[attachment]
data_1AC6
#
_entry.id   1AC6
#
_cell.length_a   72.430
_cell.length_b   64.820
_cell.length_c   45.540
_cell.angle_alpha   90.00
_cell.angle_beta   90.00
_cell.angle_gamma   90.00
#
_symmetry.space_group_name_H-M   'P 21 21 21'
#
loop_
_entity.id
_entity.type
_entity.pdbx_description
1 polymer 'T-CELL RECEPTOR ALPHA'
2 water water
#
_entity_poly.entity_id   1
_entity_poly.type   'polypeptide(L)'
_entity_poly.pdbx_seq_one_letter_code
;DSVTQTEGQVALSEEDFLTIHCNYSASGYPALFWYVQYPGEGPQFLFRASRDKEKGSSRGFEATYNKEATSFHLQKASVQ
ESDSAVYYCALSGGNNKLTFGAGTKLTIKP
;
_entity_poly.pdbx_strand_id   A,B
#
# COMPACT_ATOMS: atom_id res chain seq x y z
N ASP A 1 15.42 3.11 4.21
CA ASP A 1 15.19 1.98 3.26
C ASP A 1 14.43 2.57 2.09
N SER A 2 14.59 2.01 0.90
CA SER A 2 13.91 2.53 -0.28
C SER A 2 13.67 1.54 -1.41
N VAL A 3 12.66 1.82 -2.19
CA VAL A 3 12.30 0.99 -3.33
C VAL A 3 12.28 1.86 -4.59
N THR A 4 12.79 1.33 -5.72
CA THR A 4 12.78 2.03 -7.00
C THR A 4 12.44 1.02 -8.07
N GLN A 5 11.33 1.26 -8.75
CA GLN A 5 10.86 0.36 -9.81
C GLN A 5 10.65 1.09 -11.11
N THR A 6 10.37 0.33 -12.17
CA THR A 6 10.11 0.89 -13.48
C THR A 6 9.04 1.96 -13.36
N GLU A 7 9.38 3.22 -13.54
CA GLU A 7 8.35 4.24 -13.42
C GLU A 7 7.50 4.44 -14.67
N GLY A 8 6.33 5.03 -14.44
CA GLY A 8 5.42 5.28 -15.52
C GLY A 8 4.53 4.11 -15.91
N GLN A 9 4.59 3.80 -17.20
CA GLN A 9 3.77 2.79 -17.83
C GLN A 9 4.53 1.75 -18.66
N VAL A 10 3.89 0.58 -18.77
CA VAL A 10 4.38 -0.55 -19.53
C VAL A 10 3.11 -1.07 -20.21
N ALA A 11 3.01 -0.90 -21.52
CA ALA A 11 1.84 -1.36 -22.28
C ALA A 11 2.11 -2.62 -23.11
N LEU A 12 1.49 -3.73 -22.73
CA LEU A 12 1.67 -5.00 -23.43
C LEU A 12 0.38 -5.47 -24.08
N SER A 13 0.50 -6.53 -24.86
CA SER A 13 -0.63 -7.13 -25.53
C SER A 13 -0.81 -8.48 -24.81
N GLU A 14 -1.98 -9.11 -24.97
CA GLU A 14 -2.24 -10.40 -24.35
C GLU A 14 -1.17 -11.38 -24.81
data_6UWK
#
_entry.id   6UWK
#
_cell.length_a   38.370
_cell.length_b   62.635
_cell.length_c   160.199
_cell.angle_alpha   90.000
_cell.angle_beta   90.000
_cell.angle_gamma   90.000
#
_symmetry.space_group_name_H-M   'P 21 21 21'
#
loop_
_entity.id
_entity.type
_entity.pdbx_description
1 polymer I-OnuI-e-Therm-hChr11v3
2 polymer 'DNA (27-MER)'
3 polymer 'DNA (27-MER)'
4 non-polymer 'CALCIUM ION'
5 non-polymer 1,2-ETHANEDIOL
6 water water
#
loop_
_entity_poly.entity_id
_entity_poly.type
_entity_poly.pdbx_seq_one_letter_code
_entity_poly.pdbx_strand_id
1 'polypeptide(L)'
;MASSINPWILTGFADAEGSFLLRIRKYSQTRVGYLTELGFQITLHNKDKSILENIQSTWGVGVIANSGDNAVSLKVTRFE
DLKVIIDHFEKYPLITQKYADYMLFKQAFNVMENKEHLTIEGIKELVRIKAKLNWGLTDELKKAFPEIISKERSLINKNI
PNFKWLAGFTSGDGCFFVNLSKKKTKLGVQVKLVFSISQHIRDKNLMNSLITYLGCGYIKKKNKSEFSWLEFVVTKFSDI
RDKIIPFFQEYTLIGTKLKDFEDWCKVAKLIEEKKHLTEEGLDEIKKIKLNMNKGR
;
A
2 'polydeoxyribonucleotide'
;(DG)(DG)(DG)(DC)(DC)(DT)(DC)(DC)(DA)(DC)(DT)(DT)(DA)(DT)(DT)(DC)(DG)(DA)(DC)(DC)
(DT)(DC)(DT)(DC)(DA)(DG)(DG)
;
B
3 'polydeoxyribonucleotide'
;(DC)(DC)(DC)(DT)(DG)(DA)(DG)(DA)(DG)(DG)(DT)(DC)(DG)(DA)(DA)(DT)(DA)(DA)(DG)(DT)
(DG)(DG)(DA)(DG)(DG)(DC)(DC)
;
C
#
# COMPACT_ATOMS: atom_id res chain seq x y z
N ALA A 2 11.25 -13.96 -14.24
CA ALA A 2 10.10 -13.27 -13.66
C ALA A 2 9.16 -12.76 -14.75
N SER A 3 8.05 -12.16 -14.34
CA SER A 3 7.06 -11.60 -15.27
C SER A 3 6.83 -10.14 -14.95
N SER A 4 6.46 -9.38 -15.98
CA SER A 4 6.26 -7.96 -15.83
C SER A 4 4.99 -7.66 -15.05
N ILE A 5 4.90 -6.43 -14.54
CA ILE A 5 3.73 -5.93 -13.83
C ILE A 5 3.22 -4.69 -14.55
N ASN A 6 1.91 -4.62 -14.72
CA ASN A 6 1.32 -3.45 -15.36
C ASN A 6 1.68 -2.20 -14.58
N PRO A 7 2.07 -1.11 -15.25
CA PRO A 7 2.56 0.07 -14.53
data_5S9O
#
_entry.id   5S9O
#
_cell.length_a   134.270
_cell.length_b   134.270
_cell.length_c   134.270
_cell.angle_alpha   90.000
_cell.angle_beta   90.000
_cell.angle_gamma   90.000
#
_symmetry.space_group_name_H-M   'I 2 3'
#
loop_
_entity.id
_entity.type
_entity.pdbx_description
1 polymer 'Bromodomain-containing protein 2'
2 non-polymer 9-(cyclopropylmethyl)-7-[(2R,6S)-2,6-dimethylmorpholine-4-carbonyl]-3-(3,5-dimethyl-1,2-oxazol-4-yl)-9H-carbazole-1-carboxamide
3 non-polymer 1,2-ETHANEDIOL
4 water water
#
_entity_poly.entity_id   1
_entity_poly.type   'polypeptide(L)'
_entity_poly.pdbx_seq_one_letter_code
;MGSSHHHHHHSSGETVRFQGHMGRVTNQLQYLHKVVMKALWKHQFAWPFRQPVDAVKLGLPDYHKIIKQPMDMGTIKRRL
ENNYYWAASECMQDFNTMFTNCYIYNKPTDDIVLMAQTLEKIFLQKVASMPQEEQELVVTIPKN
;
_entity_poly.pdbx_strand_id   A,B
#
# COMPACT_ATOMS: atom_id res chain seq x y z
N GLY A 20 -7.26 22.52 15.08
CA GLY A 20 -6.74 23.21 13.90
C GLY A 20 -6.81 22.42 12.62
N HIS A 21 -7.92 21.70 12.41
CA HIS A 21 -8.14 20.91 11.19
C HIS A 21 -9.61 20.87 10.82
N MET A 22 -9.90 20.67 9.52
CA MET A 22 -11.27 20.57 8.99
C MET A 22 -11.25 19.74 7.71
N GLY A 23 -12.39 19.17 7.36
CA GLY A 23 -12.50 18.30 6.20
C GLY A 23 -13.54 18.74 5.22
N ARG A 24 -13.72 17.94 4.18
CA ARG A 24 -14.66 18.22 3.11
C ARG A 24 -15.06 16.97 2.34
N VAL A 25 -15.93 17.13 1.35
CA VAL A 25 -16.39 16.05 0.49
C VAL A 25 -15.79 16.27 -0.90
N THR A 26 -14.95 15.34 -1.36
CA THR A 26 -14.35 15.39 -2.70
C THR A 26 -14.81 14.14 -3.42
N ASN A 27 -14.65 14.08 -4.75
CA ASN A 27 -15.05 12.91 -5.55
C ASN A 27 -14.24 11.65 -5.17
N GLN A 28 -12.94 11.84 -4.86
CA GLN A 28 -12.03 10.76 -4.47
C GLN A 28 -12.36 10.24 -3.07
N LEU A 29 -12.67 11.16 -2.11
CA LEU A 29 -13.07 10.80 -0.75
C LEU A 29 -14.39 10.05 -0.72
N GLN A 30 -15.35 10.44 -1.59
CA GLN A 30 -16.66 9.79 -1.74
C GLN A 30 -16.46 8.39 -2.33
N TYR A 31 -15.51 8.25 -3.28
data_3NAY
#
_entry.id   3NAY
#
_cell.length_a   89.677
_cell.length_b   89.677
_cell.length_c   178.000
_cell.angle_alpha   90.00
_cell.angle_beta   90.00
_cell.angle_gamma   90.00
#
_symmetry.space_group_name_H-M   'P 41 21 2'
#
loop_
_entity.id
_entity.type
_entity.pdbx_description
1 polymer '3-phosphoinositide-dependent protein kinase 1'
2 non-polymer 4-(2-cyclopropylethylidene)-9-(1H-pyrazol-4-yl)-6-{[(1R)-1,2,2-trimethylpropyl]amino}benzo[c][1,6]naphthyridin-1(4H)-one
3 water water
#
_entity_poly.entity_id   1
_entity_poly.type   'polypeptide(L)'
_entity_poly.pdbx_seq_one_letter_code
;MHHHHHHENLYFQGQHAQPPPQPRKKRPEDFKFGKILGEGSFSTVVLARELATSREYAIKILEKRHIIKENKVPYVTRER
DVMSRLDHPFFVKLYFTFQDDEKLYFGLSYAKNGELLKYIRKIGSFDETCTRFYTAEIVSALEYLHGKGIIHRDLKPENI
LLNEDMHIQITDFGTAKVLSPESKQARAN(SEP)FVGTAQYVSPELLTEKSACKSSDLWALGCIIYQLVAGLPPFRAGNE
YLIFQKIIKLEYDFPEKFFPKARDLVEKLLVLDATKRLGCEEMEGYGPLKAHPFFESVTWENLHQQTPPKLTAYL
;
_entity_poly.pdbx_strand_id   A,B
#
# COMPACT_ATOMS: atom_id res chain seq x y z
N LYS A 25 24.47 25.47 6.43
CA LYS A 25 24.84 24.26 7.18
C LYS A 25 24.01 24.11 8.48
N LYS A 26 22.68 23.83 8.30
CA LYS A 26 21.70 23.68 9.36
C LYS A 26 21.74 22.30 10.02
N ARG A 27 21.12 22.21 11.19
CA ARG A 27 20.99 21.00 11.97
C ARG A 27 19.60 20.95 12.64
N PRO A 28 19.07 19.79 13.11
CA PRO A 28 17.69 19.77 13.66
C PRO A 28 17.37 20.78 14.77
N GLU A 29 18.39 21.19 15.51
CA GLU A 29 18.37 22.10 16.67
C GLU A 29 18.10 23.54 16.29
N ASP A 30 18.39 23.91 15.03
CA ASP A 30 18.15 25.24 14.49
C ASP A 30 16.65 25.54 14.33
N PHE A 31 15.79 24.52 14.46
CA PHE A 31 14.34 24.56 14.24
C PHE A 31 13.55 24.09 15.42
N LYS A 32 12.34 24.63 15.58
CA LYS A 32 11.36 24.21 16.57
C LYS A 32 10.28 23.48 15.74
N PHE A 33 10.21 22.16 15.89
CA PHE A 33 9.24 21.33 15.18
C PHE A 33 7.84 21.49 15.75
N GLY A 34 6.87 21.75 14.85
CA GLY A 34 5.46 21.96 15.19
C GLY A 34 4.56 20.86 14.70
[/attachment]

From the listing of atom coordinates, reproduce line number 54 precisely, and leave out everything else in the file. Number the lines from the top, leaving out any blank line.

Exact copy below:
N GLN A 9 4.59 3.80 -17.20